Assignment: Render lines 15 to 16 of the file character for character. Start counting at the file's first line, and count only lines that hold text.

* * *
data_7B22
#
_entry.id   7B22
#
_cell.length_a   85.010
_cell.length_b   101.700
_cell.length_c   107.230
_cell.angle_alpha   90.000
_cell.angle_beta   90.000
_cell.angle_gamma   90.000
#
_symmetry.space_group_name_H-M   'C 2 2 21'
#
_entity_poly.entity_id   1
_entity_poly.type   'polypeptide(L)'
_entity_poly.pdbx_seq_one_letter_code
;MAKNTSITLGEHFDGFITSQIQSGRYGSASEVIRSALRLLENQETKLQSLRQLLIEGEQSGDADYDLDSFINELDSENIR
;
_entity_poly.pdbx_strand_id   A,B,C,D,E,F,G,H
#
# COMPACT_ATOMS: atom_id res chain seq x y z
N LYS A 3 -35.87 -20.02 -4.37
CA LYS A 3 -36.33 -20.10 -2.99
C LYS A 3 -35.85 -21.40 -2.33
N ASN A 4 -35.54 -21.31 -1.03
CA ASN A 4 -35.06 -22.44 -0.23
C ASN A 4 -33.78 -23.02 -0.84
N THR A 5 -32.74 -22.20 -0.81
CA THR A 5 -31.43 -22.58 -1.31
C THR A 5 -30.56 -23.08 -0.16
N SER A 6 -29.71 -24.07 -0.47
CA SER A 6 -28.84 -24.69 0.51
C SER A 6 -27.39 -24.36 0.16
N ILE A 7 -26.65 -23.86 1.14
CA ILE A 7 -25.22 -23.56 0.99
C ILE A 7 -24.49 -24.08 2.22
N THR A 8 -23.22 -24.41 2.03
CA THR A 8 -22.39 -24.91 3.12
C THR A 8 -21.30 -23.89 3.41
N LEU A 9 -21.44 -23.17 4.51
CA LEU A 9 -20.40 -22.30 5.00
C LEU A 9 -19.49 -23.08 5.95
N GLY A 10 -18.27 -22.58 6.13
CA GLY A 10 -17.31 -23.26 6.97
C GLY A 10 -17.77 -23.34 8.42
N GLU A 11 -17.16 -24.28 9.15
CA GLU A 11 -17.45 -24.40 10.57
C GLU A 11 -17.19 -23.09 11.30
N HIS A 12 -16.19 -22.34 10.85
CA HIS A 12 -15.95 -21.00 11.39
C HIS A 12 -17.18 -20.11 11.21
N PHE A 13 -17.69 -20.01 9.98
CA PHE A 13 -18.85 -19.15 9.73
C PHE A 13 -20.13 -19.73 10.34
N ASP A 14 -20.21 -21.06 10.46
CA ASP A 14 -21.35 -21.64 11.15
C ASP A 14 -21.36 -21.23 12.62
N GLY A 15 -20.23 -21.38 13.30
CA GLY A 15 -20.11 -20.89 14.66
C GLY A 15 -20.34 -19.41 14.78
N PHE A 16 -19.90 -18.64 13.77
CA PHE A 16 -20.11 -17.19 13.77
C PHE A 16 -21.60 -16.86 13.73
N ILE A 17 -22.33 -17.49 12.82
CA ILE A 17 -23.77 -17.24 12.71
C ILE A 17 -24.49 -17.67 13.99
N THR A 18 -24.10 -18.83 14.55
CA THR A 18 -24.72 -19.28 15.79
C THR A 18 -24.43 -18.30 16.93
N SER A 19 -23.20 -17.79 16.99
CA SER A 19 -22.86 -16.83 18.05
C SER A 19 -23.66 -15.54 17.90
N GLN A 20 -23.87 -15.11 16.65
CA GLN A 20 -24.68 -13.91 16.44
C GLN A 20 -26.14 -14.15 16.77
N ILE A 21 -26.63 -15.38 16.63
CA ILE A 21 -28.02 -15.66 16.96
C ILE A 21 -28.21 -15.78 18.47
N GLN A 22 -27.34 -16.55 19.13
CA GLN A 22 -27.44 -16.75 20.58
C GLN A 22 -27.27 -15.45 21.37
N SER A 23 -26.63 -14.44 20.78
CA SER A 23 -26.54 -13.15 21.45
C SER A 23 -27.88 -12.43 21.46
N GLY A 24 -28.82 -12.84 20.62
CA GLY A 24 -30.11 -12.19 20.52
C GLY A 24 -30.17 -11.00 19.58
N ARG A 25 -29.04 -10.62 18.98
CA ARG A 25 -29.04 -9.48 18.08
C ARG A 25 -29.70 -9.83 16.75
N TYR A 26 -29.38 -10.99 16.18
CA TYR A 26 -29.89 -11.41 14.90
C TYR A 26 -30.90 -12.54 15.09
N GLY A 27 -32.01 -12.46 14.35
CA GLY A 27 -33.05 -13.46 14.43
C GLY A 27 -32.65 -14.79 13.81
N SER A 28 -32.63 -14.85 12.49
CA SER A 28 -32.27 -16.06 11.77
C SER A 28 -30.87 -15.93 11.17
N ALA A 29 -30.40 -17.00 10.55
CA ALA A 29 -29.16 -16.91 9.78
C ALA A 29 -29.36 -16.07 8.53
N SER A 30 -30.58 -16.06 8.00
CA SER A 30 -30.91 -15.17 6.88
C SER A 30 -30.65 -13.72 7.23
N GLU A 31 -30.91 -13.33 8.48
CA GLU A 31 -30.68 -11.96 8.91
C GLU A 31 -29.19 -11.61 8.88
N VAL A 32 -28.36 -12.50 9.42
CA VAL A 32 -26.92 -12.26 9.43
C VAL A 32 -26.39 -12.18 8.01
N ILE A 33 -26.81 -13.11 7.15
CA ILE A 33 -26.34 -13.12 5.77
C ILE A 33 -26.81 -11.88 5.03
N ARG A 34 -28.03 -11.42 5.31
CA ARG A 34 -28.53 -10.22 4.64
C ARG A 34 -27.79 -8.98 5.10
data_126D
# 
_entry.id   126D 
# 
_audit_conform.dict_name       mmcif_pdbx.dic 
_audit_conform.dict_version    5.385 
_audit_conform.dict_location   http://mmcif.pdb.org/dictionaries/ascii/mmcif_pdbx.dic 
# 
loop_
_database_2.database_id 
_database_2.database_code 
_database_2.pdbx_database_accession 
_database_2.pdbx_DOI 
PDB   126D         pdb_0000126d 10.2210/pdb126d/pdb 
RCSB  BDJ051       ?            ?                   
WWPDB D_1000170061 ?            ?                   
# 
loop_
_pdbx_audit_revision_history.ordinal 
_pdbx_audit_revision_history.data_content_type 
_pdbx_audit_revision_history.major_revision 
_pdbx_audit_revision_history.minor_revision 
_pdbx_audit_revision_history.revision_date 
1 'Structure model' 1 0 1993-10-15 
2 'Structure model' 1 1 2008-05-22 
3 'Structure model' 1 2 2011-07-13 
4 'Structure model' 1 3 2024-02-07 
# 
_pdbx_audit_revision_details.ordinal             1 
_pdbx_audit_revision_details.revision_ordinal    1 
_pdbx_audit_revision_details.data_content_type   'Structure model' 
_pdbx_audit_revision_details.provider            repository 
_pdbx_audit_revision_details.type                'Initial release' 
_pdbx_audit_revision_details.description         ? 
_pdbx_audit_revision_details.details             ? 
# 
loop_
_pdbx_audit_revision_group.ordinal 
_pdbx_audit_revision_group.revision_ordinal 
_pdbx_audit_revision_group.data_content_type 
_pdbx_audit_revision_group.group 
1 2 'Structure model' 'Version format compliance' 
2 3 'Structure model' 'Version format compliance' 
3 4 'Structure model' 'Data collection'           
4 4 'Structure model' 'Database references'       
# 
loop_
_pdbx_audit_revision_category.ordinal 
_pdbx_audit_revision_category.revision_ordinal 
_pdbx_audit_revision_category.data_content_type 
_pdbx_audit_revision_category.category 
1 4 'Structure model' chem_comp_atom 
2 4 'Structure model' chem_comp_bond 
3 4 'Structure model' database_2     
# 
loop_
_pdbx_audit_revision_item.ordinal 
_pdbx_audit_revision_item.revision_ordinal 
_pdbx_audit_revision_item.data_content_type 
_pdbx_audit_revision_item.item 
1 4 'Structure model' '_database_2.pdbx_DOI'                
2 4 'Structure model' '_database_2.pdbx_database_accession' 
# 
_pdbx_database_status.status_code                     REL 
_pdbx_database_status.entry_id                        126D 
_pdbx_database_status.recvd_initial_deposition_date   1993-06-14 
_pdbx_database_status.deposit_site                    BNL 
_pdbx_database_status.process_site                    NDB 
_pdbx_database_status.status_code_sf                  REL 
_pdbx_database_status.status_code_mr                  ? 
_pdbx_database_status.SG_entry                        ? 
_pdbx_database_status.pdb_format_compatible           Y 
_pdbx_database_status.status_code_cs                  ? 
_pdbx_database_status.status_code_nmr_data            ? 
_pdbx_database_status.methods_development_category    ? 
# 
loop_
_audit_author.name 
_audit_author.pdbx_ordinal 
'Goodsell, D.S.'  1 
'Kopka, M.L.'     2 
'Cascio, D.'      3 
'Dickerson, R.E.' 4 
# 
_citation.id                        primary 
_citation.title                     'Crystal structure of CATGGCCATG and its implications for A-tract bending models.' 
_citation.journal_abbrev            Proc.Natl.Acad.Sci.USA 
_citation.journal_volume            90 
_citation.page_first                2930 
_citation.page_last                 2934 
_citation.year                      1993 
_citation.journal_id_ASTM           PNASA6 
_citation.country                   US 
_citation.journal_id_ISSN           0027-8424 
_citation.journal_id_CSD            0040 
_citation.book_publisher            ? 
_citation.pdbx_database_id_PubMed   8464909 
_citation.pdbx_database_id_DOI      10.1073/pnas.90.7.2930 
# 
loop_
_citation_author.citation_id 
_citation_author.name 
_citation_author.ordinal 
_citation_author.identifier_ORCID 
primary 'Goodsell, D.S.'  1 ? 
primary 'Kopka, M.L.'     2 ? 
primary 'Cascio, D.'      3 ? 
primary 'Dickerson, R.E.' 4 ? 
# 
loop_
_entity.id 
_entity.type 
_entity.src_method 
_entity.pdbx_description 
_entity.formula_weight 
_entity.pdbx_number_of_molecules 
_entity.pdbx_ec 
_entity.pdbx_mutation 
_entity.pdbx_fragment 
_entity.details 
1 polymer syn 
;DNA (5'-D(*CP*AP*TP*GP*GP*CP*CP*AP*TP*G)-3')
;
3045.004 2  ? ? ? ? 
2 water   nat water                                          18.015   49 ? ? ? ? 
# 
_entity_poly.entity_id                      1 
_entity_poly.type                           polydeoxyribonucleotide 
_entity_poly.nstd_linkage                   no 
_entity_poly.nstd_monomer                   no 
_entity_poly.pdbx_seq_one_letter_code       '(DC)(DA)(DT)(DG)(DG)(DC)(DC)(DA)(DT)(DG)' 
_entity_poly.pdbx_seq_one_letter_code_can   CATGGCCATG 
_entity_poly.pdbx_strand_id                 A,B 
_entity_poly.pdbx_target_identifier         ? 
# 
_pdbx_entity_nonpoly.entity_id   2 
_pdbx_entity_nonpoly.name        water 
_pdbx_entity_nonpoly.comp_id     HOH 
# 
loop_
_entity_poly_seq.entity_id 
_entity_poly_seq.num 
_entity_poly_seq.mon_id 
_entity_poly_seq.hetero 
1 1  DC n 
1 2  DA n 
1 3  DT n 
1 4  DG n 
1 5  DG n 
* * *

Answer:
_entity_poly.type   'polypeptide(L)'
_entity_poly.pdbx_seq_one_letter_code